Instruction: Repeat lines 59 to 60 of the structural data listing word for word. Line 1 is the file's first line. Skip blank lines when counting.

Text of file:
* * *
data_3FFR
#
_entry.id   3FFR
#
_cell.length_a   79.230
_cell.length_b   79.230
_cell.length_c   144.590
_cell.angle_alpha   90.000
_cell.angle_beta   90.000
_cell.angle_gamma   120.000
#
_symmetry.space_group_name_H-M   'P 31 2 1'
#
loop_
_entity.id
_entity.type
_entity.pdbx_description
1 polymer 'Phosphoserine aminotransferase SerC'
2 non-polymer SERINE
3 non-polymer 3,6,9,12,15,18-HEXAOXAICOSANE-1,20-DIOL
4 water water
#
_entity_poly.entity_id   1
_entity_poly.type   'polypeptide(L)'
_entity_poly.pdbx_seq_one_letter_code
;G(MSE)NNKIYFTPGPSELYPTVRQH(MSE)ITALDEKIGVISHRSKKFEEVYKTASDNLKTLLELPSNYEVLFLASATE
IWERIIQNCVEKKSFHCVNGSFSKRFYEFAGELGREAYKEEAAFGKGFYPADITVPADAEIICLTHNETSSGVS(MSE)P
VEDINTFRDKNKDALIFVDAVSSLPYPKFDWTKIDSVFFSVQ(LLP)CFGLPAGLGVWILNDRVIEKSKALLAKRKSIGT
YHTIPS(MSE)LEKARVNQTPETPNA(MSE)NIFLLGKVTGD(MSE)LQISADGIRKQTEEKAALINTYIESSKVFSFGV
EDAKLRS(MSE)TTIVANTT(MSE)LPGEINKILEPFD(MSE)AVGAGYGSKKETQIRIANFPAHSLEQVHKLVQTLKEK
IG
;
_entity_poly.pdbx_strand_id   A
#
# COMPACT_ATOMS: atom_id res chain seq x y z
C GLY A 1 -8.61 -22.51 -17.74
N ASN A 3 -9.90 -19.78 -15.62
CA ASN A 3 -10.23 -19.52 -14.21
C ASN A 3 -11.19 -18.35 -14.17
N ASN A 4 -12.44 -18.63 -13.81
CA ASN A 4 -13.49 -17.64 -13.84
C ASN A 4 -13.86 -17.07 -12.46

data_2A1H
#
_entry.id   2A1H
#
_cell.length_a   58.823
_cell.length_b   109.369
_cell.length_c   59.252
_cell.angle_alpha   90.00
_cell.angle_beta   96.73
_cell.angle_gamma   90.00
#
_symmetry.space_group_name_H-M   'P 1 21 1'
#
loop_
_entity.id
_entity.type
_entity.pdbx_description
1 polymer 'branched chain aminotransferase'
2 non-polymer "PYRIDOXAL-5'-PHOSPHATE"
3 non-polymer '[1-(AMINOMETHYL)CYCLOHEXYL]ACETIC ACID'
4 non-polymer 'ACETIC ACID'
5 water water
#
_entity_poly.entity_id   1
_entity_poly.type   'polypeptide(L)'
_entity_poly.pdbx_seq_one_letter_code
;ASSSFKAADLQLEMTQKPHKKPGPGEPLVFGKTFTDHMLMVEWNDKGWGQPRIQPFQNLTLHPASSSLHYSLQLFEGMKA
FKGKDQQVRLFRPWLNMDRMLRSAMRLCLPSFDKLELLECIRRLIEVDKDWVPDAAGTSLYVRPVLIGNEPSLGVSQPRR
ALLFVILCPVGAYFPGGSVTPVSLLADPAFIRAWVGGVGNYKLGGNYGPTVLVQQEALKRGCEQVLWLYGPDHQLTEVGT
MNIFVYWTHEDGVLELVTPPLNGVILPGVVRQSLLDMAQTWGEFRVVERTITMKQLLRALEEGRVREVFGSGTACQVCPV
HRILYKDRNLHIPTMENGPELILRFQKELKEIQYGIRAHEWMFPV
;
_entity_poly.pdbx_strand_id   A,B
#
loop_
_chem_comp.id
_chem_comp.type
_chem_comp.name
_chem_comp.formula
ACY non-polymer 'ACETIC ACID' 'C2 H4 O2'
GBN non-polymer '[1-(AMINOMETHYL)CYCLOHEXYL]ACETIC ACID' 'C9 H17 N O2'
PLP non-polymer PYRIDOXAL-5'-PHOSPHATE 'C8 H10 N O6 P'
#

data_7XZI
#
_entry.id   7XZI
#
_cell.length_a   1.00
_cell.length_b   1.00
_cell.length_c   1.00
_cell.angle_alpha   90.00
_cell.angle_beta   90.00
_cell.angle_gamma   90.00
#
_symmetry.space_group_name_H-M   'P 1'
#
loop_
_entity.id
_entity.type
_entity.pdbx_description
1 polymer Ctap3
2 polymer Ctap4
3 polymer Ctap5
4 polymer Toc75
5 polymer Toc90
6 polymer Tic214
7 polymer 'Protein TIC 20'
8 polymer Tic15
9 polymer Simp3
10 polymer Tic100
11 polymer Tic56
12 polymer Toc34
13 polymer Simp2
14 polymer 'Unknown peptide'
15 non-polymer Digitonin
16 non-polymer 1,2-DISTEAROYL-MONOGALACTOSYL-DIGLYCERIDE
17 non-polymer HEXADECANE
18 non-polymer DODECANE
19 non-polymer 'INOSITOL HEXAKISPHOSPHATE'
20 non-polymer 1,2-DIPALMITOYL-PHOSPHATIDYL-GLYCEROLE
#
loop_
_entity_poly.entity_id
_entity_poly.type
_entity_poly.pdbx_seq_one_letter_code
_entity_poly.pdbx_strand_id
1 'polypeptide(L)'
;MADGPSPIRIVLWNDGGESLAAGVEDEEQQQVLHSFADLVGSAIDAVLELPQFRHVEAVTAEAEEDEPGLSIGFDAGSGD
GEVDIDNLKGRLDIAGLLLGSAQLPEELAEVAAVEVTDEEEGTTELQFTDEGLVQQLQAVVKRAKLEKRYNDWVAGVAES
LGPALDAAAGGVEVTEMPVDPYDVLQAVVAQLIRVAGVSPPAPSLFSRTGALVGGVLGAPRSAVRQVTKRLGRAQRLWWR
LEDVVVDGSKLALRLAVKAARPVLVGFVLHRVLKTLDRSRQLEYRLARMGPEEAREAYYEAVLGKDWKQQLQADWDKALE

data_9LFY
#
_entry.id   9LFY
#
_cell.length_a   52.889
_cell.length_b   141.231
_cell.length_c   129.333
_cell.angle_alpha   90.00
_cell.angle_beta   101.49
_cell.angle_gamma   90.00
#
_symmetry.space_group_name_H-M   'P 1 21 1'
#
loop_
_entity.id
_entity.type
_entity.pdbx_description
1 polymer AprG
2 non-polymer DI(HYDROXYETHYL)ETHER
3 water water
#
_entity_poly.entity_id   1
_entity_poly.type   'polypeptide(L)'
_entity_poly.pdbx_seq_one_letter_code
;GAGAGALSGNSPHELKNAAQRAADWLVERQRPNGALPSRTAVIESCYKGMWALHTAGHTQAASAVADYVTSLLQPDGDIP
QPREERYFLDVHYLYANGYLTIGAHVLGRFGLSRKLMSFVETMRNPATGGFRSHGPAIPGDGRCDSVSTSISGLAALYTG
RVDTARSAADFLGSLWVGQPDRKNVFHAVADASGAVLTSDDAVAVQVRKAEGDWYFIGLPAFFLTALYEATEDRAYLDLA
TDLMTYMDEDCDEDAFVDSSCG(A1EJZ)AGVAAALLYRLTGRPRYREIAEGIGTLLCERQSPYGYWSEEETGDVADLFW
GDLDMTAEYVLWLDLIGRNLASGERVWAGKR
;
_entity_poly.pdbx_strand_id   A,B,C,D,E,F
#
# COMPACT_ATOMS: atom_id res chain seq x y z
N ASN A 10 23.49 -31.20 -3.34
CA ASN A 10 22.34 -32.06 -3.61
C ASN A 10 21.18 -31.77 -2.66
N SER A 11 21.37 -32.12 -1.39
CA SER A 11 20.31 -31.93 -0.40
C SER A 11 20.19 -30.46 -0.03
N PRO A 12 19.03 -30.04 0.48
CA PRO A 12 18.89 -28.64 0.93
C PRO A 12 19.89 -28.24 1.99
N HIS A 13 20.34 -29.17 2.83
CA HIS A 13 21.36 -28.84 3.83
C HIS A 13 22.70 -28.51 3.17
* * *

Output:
_entity.pdbx_description
1 polymer 'branched chain aminotransferase'